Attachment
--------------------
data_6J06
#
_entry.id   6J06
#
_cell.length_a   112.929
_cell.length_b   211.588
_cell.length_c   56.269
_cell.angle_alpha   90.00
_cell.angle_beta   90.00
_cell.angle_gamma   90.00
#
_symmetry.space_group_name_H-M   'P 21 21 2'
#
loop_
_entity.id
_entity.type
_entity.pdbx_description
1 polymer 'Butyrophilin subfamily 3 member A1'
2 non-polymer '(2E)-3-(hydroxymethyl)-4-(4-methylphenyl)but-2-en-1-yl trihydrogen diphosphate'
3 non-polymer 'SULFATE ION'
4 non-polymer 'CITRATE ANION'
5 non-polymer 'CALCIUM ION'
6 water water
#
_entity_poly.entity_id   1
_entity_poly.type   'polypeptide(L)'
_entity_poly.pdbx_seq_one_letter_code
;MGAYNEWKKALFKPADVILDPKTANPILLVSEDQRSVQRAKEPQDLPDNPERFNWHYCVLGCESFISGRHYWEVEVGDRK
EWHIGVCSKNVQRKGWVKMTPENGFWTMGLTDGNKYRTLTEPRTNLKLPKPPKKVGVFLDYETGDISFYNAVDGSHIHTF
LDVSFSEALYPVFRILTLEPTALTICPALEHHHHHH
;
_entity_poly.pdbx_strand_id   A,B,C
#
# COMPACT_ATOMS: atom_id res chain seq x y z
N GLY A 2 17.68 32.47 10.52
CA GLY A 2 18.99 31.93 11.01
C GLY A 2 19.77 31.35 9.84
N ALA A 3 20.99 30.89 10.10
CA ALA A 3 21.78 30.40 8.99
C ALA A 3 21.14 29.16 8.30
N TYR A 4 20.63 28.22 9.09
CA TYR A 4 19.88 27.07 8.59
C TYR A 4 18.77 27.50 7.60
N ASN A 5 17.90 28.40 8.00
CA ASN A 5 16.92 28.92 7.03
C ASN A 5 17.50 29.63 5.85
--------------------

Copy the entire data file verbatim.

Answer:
data_6J06
#
_entry.id   6J06
#
_cell.length_a   112.929
_cell.length_b   211.588
_cell.length_c   56.269
_cell.angle_alpha   90.00
_cell.angle_beta   90.00
_cell.angle_gamma   90.00
#
_symmetry.space_group_name_H-M   'P 21 21 2'
#
loop_
_entity.id
_entity.type
_entity.pdbx_description
1 polymer 'Butyrophilin subfamily 3 member A1'
2 non-polymer '(2E)-3-(hydroxymethyl)-4-(4-methylphenyl)but-2-en-1-yl trihydrogen diphosphate'
3 non-polymer 'SULFATE ION'
4 non-polymer 'CITRATE ANION'
5 non-polymer 'CALCIUM ION'
6 water water
#
_entity_poly.entity_id   1
_entity_poly.type   'polypeptide(L)'
_entity_poly.pdbx_seq_one_letter_code
;MGAYNEWKKALFKPADVILDPKTANPILLVSEDQRSVQRAKEPQDLPDNPERFNWHYCVLGCESFISGRHYWEVEVGDRK
EWHIGVCSKNVQRKGWVKMTPENGFWTMGLTDGNKYRTLTEPRTNLKLPKPPKKVGVFLDYETGDISFYNAVDGSHIHTF
LDVSFSEALYPVFRILTLEPTALTICPALEHHHHHH
;
_entity_poly.pdbx_strand_id   A,B,C
#
# COMPACT_ATOMS: atom_id res chain seq x y z
N GLY A 2 17.68 32.47 10.52
CA GLY A 2 18.99 31.93 11.01
C GLY A 2 19.77 31.35 9.84
N ALA A 3 20.99 30.89 10.10
CA ALA A 3 21.78 30.40 8.99
C ALA A 3 21.14 29.16 8.30
N TYR A 4 20.63 28.22 9.09
CA TYR A 4 19.88 27.07 8.59
C TYR A 4 18.77 27.50 7.60
N ASN A 5 17.90 28.40 8.00
CA ASN A 5 16.92 28.92 7.03
C ASN A 5 17.50 29.63 5.85